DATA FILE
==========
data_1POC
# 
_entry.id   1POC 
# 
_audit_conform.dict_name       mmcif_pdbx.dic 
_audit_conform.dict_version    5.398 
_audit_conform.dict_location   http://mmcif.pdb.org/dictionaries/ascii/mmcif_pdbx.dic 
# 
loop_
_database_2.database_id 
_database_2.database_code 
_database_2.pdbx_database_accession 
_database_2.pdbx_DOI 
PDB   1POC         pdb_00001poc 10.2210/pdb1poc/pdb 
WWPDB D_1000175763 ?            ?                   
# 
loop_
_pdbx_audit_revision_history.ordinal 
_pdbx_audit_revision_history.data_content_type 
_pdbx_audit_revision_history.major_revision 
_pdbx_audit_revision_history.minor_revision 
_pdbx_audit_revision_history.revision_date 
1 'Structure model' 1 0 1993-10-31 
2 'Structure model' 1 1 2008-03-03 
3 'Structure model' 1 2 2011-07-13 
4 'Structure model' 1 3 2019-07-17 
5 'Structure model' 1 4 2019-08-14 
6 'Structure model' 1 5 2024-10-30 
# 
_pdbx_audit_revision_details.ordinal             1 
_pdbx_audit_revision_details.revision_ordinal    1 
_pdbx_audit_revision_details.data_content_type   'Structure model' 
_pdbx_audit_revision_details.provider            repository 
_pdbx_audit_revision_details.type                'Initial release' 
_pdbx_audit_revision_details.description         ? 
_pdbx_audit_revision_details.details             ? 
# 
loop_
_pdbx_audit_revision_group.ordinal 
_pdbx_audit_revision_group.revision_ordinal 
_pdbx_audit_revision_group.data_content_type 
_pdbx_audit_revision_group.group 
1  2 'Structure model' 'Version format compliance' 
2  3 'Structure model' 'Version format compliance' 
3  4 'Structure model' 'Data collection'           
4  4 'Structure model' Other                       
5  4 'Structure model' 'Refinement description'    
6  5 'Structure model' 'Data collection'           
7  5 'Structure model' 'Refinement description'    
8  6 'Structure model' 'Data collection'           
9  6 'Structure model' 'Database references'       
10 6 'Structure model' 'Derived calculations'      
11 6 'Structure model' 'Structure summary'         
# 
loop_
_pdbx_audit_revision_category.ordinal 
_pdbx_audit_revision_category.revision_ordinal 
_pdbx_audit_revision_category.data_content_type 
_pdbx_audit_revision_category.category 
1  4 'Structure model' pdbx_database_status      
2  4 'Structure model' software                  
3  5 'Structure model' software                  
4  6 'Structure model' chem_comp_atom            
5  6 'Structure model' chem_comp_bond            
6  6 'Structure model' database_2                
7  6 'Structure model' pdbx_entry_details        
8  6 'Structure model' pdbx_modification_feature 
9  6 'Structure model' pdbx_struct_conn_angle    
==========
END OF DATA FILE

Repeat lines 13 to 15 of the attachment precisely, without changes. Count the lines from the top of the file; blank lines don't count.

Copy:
_database_2.pdbx_DOI 
PDB   1POC         pdb_00001poc 10.2210/pdb1poc/pdb 
WWPDB D_1000175763 ?            ?                   